Islam is the second major religion of the world after Christianity. The Saudi twin cities are regarded as the heartland of Islam where the enormous Muslim crowds are gathered mainly to perform their mandatory annual religious ritual known as Hajj through different cheap hajj packages.
As per the UK, about 12% of London’s population is Muslim, with almost 423 Mosques. Do you know that who built the first mosque in London? Where is this? What were the activities of the founder? How he died? No? Let me enlighten you.
I was reading through the article by Abdul Malik Tailor. He is Britain’s first professionally qualified Muslim tour guide and the founder of Muslim History Tours.
I am also a Muslim history tourist, so his valuable research on the London Muslim tourism places created a sort of relief. Tailor is the man who even discovered the first and the oldest mosque of London.
So I ended up thinking that there is where I have to land now. After getting on the Mosque’s details I just said, Allahu Akbar! It was a feeling of thankfulness and best wishes for him which just generated in my heart.
For my enthusiast Muslim globe roamers, this is a must-read to plan your next Islamic historical destination
After thorough authentic searching, the new Muslim convert tour guide Tailor found out that the name of London’s first-ever mosque was named as Regent’s Mosque. It was made by a Muslim man named Haji Mohammad Dollie, in 1895.
This Mosque is located in Albert Street, near Regent’s Park.
How Dollie made the Regent’s Mosque?
Dollie was the true Muslim who had been asked by the Muslim community of London who perhaps numbered 200-300, to teach their children the Holy Quran. He readily agreed and finally decided to turn his drawing-room into a Mosque.
Within his house turned Mosque, regular prayers were organized including the Eid Prayers where the Muslim locals came in eye-catching Eid Special attires.
Who was Haji Mohammad Dollie?
Haji Mohammad Dollie was the son of a Scottish father and a Malay mother. He was born in Cape Town, South Africa in 1895.
He arrived in London in 1895 with his two sons and started living in Albert Street. It is said that getting higher education in South Africa was difficult. He was deeply concerned with his sons’ education. That’s why he moved to London with them.
Once a reporter located this first built mosque and he was amazed to know that there were no signs of any sort of “Eastern Decorations”. It was just a simple drawing-room.
Haji Dollie Contributed to the Muslim Communities?
Not very much is recorded in history about Dollie’s life. But it’s quite true that he was one of the very influential leaders of the Muslim community. He was a Hafiz (the person who memorizes the Quran). It is also said that he had also previously built a Mosque in Cape Town.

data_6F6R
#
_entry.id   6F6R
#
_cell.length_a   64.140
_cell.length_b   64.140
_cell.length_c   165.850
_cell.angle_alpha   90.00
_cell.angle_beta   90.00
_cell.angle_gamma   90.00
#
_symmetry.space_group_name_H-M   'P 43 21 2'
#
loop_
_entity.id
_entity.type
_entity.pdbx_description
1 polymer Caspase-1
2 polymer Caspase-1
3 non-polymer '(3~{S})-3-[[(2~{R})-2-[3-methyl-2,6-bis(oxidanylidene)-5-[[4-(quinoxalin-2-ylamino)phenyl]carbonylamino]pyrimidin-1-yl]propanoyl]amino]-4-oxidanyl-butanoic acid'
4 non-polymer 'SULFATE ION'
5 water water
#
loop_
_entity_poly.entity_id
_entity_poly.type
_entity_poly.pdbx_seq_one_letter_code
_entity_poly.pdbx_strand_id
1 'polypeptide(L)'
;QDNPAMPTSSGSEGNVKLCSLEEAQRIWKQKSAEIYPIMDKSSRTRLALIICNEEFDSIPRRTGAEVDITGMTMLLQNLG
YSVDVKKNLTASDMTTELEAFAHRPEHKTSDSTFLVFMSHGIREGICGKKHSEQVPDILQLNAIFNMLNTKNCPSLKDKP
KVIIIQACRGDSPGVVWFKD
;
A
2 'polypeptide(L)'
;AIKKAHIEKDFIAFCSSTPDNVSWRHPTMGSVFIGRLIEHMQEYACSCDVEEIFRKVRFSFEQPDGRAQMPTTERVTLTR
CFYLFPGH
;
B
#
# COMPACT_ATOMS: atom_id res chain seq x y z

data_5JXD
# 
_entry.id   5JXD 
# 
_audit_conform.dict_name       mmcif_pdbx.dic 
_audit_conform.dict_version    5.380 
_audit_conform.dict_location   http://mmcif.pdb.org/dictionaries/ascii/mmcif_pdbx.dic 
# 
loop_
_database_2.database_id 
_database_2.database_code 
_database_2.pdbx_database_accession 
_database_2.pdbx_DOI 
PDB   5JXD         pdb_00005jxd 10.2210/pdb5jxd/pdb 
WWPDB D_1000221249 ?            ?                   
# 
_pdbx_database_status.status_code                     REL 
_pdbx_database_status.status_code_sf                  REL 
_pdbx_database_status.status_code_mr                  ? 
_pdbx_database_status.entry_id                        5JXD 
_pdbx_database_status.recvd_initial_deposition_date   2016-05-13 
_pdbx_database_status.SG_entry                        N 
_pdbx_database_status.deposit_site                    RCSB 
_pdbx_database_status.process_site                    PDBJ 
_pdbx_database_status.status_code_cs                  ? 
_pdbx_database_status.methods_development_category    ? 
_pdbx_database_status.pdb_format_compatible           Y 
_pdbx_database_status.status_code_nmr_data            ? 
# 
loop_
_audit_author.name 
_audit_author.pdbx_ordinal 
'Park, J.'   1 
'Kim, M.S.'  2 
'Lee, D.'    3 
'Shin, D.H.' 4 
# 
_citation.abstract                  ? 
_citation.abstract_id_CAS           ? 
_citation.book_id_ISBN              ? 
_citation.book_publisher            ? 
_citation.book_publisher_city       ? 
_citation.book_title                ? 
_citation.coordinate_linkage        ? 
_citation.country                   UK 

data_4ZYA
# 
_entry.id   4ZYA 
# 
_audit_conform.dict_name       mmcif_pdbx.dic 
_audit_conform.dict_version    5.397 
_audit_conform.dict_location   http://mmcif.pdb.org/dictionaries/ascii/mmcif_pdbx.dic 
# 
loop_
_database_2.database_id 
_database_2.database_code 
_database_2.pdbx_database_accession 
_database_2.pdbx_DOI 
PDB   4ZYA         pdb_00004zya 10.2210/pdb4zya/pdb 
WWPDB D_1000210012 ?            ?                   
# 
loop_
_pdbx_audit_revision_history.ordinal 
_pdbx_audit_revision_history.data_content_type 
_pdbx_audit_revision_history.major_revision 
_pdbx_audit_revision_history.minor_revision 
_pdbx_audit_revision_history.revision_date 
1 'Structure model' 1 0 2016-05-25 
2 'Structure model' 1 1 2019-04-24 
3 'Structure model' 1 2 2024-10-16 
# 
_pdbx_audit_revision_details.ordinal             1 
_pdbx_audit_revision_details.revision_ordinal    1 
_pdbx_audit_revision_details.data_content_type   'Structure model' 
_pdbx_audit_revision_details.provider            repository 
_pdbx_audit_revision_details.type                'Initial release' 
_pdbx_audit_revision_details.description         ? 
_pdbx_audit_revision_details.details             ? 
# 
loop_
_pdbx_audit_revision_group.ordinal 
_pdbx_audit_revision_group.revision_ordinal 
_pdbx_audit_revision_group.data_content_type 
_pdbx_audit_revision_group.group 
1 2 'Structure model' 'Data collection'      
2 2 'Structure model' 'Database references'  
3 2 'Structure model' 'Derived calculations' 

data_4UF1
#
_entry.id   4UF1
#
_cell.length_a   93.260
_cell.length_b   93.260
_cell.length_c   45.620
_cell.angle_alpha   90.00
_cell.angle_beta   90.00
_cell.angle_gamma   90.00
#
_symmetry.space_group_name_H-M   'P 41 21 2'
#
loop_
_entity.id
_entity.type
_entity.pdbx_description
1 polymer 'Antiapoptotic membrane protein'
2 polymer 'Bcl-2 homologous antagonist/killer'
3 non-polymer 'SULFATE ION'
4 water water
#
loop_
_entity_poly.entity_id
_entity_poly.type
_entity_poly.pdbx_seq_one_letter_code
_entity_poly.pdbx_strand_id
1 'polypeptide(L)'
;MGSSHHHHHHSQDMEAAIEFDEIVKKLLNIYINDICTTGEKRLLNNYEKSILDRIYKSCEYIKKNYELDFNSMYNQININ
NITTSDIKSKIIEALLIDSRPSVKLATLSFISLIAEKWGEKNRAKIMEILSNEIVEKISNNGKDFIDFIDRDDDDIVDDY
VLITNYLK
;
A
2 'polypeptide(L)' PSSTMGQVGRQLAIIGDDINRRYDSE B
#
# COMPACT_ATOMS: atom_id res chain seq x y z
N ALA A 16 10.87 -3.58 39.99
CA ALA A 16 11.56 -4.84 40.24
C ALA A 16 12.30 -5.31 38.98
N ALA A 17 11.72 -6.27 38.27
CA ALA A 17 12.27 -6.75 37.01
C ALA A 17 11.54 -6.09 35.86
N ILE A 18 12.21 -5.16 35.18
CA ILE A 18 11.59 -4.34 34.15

Some historians also say that later on he also opened up another purpose-built Mosque in west London when he moved to West Ealing at that time)
A Guide for the Non-Muslims
When he arrived in London, the Muslim population in London was very few and far between. Moreover, he was deeply concerned with the religious education of the new convert Muslim Londoners.
During his time it’s reported that there was no proper worshipping place for the Muslims. They used to gather together in public buildings and restaurants like the Holborn restaurant). So he made up his mind sketching up the proper worshipping site for his few fellow Muslims.
The history reported that Dollie was much worried about the newly Muslim Youth who were arriving in the UK. He was afraid of the worrisome impacts of negative vibes of society on the innocent mindsets of the younger Muslims.
For the complete, convenient and authentic guidance of the Muslim Youth, in particular, he decided to have a purpose-built mosque to provide a solution for the young Muslims to receive guidance from the elders.
His Views on Promoting Islamic Education in London
His meticulousness for Islamic education among Muslim Londoners is clearly felt in his interview in which he said “If a boy of seven has little knowledge of his faith, it is sad. But when a man of forty has forgotten how to say his prayers — Ah!” and he raised his hand expressively”
How did he die is still not known. It is said that he worked as a coachbuilder in 1902in Shepherd’s Bush Arches and passed away on 18th Feb 1906 at his last house in West Ealing aged 60. He was buried at New Willesden Cemetery, Brent, London.